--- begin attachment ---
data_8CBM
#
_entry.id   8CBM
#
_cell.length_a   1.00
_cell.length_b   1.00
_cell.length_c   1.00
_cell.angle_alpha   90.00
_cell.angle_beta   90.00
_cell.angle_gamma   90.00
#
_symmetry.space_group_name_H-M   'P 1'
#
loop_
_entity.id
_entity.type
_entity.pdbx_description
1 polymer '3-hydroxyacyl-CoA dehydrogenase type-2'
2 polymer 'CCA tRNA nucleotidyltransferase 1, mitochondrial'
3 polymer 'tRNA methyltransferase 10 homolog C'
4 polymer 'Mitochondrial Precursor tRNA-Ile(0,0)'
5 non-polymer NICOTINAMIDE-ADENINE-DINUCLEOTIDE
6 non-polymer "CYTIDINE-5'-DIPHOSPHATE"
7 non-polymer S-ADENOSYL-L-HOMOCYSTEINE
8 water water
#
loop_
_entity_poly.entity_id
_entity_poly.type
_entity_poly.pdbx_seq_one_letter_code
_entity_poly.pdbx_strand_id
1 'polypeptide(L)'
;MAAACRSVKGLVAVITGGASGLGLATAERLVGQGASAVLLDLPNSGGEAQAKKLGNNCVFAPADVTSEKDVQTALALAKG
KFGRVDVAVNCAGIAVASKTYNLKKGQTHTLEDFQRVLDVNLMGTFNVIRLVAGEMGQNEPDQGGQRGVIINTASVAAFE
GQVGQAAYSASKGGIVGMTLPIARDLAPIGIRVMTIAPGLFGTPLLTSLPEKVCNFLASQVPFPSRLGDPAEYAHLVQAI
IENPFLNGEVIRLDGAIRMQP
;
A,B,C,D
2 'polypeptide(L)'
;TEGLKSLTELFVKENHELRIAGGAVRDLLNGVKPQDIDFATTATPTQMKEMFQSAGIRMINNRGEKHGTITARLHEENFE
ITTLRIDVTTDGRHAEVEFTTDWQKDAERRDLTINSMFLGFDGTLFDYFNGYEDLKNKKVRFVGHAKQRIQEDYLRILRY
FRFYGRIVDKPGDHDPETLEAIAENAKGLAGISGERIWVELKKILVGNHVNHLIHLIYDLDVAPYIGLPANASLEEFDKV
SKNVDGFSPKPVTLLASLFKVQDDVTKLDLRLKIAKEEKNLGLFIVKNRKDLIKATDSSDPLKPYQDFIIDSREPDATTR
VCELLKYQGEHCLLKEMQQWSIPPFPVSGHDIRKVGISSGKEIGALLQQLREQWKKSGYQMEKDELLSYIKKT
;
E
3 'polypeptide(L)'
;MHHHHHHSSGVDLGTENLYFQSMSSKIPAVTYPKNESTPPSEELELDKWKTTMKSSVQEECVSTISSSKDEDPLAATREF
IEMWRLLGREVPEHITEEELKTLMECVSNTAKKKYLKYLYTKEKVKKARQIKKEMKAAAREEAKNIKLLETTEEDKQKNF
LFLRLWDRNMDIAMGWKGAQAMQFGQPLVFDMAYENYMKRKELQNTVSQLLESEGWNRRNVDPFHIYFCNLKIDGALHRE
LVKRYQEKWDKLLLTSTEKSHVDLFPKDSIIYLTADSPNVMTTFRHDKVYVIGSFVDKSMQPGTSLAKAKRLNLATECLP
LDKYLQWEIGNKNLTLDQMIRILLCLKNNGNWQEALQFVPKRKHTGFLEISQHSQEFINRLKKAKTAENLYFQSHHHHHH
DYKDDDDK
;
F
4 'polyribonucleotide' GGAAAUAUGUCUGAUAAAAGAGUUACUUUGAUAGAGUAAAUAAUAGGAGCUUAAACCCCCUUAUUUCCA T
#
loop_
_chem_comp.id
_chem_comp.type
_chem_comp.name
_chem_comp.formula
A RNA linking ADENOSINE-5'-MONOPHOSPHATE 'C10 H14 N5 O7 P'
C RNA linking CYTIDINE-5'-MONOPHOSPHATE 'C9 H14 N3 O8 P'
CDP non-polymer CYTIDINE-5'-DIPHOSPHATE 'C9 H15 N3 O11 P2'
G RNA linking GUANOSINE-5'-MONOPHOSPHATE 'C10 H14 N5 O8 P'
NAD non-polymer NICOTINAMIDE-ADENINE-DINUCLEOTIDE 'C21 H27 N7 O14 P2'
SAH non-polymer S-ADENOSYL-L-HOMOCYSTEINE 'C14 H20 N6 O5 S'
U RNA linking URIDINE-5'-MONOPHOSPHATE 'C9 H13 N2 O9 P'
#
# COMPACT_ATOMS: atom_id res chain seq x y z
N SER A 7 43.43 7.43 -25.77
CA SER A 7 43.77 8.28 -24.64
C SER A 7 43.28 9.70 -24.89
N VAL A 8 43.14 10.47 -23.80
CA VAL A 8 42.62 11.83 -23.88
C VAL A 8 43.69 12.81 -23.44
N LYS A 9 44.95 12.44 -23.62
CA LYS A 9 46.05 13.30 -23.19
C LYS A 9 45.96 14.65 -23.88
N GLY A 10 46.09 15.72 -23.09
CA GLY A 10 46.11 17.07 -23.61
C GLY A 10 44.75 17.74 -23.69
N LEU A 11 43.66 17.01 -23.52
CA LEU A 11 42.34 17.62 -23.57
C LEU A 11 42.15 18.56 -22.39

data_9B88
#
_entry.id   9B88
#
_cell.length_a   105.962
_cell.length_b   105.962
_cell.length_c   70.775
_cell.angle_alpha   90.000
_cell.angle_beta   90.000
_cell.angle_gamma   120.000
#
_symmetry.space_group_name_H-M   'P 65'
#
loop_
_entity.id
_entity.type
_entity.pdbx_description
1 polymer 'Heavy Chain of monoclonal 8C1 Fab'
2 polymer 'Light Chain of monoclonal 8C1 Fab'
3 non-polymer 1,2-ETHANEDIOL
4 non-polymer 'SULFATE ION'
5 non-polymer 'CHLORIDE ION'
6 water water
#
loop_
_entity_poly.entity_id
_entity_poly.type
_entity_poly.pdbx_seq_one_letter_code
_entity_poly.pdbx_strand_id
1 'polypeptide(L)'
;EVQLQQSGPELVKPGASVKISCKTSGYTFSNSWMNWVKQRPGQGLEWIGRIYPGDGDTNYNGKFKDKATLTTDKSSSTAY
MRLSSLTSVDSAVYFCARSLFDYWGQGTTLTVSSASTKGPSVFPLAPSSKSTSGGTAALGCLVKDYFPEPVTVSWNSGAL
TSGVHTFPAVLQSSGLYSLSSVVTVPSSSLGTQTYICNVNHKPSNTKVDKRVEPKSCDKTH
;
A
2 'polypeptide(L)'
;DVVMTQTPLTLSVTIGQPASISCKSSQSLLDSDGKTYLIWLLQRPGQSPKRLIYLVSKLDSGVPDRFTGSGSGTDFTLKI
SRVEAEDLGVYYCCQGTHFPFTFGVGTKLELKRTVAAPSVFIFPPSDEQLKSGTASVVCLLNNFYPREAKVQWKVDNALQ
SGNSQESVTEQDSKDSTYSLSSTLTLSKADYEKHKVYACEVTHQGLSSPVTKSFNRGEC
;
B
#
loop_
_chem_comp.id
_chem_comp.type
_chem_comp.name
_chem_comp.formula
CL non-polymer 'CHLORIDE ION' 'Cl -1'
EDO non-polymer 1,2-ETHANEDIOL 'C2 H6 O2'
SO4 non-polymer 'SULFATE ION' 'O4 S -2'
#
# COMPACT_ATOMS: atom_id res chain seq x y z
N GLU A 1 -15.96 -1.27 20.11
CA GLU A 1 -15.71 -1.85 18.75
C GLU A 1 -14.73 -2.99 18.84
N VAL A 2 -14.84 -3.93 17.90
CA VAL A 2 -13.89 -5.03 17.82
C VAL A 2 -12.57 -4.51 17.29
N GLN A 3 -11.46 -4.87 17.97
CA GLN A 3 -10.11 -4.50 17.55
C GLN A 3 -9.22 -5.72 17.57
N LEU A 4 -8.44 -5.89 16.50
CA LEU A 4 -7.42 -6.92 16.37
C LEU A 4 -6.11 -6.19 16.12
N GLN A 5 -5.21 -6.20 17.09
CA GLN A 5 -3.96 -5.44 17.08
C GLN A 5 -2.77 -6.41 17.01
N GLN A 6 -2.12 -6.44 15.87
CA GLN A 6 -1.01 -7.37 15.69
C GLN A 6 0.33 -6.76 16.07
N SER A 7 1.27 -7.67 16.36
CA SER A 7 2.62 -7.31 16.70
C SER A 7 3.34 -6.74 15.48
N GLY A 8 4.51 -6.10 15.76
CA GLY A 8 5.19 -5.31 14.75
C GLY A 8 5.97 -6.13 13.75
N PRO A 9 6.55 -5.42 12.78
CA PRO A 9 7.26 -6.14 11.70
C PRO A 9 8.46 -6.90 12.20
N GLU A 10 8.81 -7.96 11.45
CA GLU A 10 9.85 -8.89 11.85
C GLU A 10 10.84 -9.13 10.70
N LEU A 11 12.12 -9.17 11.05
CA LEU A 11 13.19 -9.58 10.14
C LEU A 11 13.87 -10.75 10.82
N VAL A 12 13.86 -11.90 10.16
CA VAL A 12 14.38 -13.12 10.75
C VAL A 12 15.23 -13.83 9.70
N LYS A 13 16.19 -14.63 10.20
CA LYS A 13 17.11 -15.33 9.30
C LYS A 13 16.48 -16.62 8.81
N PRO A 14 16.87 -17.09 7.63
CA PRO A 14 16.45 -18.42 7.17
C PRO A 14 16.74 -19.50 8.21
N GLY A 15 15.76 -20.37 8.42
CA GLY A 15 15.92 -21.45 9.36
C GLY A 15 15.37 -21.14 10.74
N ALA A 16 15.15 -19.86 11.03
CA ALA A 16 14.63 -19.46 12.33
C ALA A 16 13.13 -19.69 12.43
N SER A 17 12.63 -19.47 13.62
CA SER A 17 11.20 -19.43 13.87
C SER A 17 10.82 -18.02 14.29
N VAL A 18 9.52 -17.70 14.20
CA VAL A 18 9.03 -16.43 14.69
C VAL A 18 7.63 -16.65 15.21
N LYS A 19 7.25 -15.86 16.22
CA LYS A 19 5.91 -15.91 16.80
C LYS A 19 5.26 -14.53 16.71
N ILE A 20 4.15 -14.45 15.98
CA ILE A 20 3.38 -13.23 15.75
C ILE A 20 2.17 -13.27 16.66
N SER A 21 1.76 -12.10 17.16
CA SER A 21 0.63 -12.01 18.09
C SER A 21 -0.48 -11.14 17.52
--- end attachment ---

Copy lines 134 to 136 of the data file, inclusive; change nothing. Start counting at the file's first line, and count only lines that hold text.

CL non-polymer 'CHLORIDE ION' 'Cl -1'
EDO non-polymer 1,2-ETHANEDIOL 'C2 H6 O2'
SO4 non-polymer 'SULFATE ION' 'O4 S -2'